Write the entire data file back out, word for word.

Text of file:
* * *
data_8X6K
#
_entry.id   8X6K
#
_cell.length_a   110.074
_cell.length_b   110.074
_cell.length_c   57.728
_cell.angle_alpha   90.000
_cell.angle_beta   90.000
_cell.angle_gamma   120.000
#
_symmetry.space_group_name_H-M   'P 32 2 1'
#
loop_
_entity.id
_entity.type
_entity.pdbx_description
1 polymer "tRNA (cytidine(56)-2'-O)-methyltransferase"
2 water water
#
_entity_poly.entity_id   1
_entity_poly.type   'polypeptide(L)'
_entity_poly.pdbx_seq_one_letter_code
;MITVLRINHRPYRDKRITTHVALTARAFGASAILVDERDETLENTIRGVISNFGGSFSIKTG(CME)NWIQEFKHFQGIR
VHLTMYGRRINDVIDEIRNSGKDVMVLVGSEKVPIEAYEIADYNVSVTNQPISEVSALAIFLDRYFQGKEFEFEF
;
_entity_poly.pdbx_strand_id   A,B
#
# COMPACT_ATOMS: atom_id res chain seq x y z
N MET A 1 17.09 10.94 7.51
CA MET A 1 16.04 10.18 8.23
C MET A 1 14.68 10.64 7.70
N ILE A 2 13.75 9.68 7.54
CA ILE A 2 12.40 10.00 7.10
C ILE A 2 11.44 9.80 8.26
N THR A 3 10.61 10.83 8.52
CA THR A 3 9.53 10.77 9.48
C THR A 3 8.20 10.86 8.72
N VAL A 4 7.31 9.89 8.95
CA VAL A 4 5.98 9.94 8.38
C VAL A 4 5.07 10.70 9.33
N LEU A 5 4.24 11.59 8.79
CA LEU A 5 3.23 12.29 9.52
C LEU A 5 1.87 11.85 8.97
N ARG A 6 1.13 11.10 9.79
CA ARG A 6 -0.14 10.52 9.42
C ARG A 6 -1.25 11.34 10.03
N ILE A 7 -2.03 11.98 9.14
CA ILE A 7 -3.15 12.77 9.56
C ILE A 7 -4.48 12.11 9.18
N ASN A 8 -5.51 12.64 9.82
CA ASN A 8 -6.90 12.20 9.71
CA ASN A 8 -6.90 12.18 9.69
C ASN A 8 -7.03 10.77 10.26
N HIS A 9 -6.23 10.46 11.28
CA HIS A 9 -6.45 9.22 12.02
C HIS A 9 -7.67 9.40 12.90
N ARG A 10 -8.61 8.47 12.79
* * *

data_8X6K
#
_entry.id   8X6K
#
_cell.length_a   110.074
_cell.length_b   110.074
_cell.length_c   57.728
_cell.angle_alpha   90.000
_cell.angle_beta   90.000
_cell.angle_gamma   120.000
#
_symmetry.space_group_name_H-M   'P 32 2 1'
#
loop_
_entity.id
_entity.type
_entity.pdbx_description
1 polymer "tRNA (cytidine(56)-2'-O)-methyltransferase"
2 water water
#
_entity_poly.entity_id   1
_entity_poly.type   'polypeptide(L)'
_entity_poly.pdbx_seq_one_letter_code
;MITVLRINHRPYRDKRITTHVALTARAFGASAILVDERDETLENTIRGVISNFGGSFSIKTG(CME)NWIQEFKHFQGIR
VHLTMYGRRINDVIDEIRNSGKDVMVLVGSEKVPIEAYEIADYNVSVTNQPISEVSALAIFLDRYFQGKEFEFEF
;
_entity_poly.pdbx_strand_id   A,B
#
# COMPACT_ATOMS: atom_id res chain seq x y z
N MET A 1 17.09 10.94 7.51
CA MET A 1 16.04 10.18 8.23
C MET A 1 14.68 10.64 7.70
N ILE A 2 13.75 9.68 7.54
CA ILE A 2 12.40 10.00 7.10
C ILE A 2 11.44 9.80 8.26
N THR A 3 10.61 10.83 8.52
CA THR A 3 9.53 10.77 9.48
C THR A 3 8.20 10.86 8.72
N VAL A 4 7.31 9.89 8.95
CA VAL A 4 5.98 9.94 8.38
C VAL A 4 5.07 10.70 9.33
N LEU A 5 4.24 11.59 8.79
CA LEU A 5 3.23 12.29 9.52
C LEU A 5 1.87 11.85 8.97
N ARG A 6 1.13 11.10 9.79
CA ARG A 6 -0.14 10.52 9.42
C ARG A 6 -1.25 11.34 10.03
N ILE A 7 -2.03 11.98 9.14
CA ILE A 7 -3.15 12.77 9.56
C ILE A 7 -4.48 12.11 9.18
N ASN A 8 -5.51 12.64 9.82
CA ASN A 8 -6.90 12.20 9.71
CA ASN A 8 -6.90 12.18 9.69
C ASN A 8 -7.03 10.77 10.26
N HIS A 9 -6.23 10.46 11.28
CA HIS A 9 -6.45 9.22 12.02
C HIS A 9 -7.67 9.40 12.90
N ARG A 10 -8.61 8.47 12.79